Yesterday we sat around a table eating food with people we call friends. It was the second Sunday in succession that we’ve had reason to do that.
Some of those friends we get to see on a weekly or at least monthly basis. Others, we haven’t seen – or may not see for years. Yet we still use the same word to describe them – to categorise their presence within our lives; to mark the special relationship we share.
I’ve written to you about the importance family will play in your life. I think my view of family is often dictated by the hours of Irish/Italian American themed TV programmes I watch – positioning myself as the patriarch of a big family – that brings his loved ones together to celebrate a big event; or to be there to support each other when we need to.
Now it’s highly unlikely that your mum and I will have another three or four children, or need a dinner table to accommodate 10 grand children – but it’s not hard to think that we could replace those faces around the table, with that of our friends – your friends.
It’s hard to explain the concept of a friend without drawing parallels with family. We don’t get to choose our family, but then in some ways we don’t always choose our friends. Sometimes we are simply thrown together. We meet them at school, at work, through our partners (in the boy/girl love each other sense). We even meet them on train platforms, on dance floors, in darkened corners of pubs or in the wide open space of fields and festivals. It’s true we can choose whether we want to keep them or not – but if there is an initial spark, that makes you want to engage further, then that person will be a friend for as long as you still find them engaging.
The best friends are the ones you don’t have to try with. You simply pick up the relationship from where ever you left it – bridging the gaps with simple dialogue about what you’ve been up to, or even what you saw on television last night. They are the ones where you don’t have to run through the list of family members who live under your roof; or regurgitate the same conversations about work – that thing you don’t even like talking to yourself about. There’s no floundering, no awkward silence – just clinking of glassware, laughter and the occasional interruption of each other’s personal space.
For real friends still seem to be able to keep an eye on your life, even from a distance. Of course we have email or social media to update those we may not see on a regular basis – but there’s still something about a great friend where they can get up to speed in an instant, just by referencing a name, a place, a memory. Back in to the old routine once more.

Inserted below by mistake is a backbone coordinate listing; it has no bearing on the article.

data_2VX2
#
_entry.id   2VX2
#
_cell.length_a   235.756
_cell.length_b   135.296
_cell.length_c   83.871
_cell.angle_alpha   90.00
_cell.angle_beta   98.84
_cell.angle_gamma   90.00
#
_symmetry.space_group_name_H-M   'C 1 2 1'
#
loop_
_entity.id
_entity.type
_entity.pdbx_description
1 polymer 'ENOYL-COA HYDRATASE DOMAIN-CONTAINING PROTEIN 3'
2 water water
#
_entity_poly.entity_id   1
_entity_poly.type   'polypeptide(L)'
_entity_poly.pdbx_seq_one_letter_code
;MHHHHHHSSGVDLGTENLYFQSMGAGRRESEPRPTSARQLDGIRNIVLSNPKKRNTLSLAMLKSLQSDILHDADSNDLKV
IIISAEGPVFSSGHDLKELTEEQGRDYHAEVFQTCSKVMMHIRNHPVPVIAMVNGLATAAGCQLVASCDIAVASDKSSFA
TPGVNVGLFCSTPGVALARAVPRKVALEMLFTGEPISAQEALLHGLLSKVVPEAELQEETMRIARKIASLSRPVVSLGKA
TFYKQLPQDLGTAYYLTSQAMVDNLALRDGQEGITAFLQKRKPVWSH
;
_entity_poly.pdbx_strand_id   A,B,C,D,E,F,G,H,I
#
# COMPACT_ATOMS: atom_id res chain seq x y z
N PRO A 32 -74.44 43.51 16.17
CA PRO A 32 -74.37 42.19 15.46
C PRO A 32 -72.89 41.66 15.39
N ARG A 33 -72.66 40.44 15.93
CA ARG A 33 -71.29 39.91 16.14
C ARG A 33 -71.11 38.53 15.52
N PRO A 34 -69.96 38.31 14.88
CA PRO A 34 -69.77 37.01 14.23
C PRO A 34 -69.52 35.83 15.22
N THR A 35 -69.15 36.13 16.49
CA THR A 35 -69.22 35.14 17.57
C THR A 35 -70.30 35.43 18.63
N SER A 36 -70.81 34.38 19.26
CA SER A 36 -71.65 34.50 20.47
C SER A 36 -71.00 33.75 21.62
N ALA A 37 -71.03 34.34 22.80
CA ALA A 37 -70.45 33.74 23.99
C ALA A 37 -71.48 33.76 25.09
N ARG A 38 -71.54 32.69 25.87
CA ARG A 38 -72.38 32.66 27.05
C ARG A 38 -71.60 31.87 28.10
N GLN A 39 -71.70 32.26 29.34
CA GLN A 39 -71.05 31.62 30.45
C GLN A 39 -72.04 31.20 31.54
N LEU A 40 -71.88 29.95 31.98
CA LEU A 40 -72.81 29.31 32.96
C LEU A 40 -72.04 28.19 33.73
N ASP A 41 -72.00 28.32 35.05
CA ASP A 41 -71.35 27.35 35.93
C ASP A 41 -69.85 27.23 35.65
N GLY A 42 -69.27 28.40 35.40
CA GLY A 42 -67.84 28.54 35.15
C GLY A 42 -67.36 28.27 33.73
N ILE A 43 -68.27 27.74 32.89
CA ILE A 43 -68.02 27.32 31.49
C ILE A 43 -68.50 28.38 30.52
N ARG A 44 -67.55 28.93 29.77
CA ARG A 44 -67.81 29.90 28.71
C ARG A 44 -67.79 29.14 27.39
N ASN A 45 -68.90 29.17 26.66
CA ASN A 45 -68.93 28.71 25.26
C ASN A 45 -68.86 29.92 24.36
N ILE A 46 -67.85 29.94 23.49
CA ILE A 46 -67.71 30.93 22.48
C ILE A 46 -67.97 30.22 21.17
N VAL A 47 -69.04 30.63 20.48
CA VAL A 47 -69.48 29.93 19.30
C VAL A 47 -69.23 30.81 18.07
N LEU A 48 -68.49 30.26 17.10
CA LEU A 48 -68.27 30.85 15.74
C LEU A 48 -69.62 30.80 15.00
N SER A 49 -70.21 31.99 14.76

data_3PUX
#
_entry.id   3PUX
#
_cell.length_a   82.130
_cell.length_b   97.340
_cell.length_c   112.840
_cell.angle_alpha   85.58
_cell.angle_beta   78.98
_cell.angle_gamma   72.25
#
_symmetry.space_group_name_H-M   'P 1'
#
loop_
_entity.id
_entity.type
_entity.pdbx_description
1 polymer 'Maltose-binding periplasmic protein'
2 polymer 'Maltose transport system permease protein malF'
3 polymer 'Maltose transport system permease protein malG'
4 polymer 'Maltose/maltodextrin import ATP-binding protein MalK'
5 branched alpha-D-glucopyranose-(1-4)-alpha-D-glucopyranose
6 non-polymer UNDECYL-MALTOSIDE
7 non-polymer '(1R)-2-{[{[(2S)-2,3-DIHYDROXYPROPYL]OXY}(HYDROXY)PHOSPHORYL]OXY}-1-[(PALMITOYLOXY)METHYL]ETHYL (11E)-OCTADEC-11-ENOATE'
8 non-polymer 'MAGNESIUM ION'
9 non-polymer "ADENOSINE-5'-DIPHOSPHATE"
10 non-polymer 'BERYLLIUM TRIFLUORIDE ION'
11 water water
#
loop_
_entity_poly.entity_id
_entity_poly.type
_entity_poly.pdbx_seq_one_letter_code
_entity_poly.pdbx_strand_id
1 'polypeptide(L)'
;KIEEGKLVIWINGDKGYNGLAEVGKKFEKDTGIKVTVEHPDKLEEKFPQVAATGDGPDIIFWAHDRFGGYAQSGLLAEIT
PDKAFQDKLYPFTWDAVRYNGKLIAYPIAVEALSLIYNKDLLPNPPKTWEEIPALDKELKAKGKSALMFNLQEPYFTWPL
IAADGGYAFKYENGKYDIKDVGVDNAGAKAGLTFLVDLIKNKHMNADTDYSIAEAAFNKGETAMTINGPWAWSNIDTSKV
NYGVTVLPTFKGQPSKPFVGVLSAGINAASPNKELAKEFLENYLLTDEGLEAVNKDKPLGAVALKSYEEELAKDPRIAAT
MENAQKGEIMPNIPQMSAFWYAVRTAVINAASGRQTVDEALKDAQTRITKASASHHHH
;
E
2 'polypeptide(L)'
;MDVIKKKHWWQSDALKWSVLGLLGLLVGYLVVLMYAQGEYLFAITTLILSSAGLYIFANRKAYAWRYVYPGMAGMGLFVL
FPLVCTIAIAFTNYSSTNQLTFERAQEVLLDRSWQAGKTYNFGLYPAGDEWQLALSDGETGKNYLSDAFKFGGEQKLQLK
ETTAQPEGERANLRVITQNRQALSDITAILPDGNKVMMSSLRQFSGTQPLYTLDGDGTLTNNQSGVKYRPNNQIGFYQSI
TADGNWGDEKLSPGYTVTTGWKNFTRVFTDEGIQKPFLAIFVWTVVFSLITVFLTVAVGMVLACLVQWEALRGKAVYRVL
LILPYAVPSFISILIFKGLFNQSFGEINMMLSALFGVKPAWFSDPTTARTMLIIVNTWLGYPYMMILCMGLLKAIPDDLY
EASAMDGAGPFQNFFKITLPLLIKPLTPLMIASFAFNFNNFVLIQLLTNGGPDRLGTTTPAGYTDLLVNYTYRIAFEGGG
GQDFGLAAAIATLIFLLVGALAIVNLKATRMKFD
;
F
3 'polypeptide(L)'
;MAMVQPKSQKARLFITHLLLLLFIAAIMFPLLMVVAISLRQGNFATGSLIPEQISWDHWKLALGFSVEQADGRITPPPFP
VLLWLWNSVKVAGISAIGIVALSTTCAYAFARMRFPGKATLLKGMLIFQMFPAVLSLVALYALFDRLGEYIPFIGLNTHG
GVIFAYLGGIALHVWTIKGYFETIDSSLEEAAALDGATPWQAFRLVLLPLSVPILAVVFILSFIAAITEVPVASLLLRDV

It’s not to say that acquaintances – friends without loyalty cards – are any less important. They can flash in and out of your life, yet be there at profound moments when close friends are not. The only difference here is that you’ll share the immediacy of those memories – but won’t necessarily remind each other once the moment has passed. Close friends on the other hand, will know about the moment and share the joy or sadness with you, even though they were never initially involved. That’s how important your bond is.
But what happens when friendships change – when things go sour, or you simply move on? Well, that highlights the fragility of the bonds we share. I’m not in regular contact with anyone I went to school or college with; couldn’t even tell you how to get in touch with anyone I went to university with – and have lost touch with countless people I would call a true, lifelong friend – simply because I moved house, left work; no longer like what brought us together in the first place. But that doesn’t mean the relationship is over. We could casually bump in to each other – decide to call each other; be reintroduced by mutual friends. We could argue the reasons we fell out. We could simply shake hands, hug or kiss our way back in to each other’s lives – or worse still, we could simply talk about family numbers and the job we now do. Only memories will stop us from being true friends again – but the thought of making new memories could be too irresistible to turn down. Only you can decide whether it is worth it in the long run.
Friends aren’t part of our nuclear family, but they are part of what you might call our wider family – and at times they will be more important to you than your mum and me. They will be the first person you turn to, the person you share life with, the reason for your happiness – and in some cases, why you feel down. They won’t necessarily be with you all your life – you won’t always be able to run around the garden with them in just your pants – but you will find yourself sat around a dinner table with them, on a frequent basis, talking about everything other than the number of kids you have or what job you do.
Embrace the good in all the people you meet, for that will draw out the attributes that turns someone from an acquaintance in to a friend. A good friend will then be born from the desire to share as many memories as possible with. A brilliant friend will come from all of that, without you even thinking about it.